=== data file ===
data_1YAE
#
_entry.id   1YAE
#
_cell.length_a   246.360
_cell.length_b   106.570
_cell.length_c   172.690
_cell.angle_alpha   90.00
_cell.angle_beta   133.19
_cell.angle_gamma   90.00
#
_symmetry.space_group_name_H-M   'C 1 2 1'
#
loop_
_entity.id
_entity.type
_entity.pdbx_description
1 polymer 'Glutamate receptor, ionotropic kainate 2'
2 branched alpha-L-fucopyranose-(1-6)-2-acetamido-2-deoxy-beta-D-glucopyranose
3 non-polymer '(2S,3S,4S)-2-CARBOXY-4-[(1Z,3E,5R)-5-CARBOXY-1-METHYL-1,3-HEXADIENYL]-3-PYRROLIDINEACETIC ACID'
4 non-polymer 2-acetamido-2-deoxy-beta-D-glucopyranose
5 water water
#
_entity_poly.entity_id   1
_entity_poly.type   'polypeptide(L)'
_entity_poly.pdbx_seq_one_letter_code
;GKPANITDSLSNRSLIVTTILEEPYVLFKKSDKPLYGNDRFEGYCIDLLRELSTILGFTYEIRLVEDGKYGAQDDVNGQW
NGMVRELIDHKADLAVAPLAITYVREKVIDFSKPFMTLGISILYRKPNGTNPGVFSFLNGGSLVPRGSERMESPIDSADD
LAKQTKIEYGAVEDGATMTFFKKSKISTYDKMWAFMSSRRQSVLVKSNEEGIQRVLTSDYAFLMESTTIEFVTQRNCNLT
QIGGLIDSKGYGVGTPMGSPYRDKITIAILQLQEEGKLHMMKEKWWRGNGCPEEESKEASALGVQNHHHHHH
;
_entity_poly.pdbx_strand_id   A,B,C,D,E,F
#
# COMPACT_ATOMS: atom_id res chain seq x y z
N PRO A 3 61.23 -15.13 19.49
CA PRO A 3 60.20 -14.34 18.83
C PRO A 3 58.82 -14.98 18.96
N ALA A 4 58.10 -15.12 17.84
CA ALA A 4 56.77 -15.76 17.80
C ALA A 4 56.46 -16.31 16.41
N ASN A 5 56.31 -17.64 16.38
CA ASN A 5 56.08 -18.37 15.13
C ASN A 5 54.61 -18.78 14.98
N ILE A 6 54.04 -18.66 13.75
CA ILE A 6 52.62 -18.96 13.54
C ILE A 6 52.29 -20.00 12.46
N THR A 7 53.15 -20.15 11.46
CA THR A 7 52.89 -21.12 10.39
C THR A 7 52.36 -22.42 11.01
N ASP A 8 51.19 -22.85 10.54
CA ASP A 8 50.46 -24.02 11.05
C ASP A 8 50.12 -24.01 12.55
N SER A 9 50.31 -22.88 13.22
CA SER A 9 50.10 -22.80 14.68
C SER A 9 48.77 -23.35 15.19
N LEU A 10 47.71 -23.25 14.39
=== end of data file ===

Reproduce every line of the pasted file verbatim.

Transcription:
data_1YAE
#
_entry.id   1YAE
#
_cell.length_a   246.360
_cell.length_b   106.570
_cell.length_c   172.690
_cell.angle_alpha   90.00
_cell.angle_beta   133.19
_cell.angle_gamma   90.00
#
_symmetry.space_group_name_H-M   'C 1 2 1'
#
loop_
_entity.id
_entity.type
_entity.pdbx_description
1 polymer 'Glutamate receptor, ionotropic kainate 2'
2 branched alpha-L-fucopyranose-(1-6)-2-acetamido-2-deoxy-beta-D-glucopyranose
3 non-polymer '(2S,3S,4S)-2-CARBOXY-4-[(1Z,3E,5R)-5-CARBOXY-1-METHYL-1,3-HEXADIENYL]-3-PYRROLIDINEACETIC ACID'
4 non-polymer 2-acetamido-2-deoxy-beta-D-glucopyranose
5 water water
#
_entity_poly.entity_id   1
_entity_poly.type   'polypeptide(L)'
_entity_poly.pdbx_seq_one_letter_code
;GKPANITDSLSNRSLIVTTILEEPYVLFKKSDKPLYGNDRFEGYCIDLLRELSTILGFTYEIRLVEDGKYGAQDDVNGQW
NGMVRELIDHKADLAVAPLAITYVREKVIDFSKPFMTLGISILYRKPNGTNPGVFSFLNGGSLVPRGSERMESPIDSADD
LAKQTKIEYGAVEDGATMTFFKKSKISTYDKMWAFMSSRRQSVLVKSNEEGIQRVLTSDYAFLMESTTIEFVTQRNCNLT
QIGGLIDSKGYGVGTPMGSPYRDKITIAILQLQEEGKLHMMKEKWWRGNGCPEEESKEASALGVQNHHHHHH
;
_entity_poly.pdbx_strand_id   A,B,C,D,E,F
#
# COMPACT_ATOMS: atom_id res chain seq x y z
N PRO A 3 61.23 -15.13 19.49
CA PRO A 3 60.20 -14.34 18.83
C PRO A 3 58.82 -14.98 18.96
N ALA A 4 58.10 -15.12 17.84
CA ALA A 4 56.77 -15.76 17.80
C ALA A 4 56.46 -16.31 16.41
N ASN A 5 56.31 -17.64 16.38
CA ASN A 5 56.08 -18.37 15.13
C ASN A 5 54.61 -18.78 14.98
N ILE A 6 54.04 -18.66 13.75
CA ILE A 6 52.62 -18.96 13.54
C ILE A 6 52.29 -20.00 12.46
N THR A 7 53.15 -20.15 11.46
CA THR A 7 52.89 -21.12 10.39
C THR A 7 52.36 -22.42 11.01
N ASP A 8 51.19 -22.85 10.54
CA ASP A 8 50.46 -24.02 11.05
C ASP A 8 50.12 -24.01 12.55
N SER A 9 50.31 -22.88 13.22
CA SER A 9 50.10 -22.80 14.68
C SER A 9 48.77 -23.35 15.19
N LEU A 10 47.71 -23.25 14.39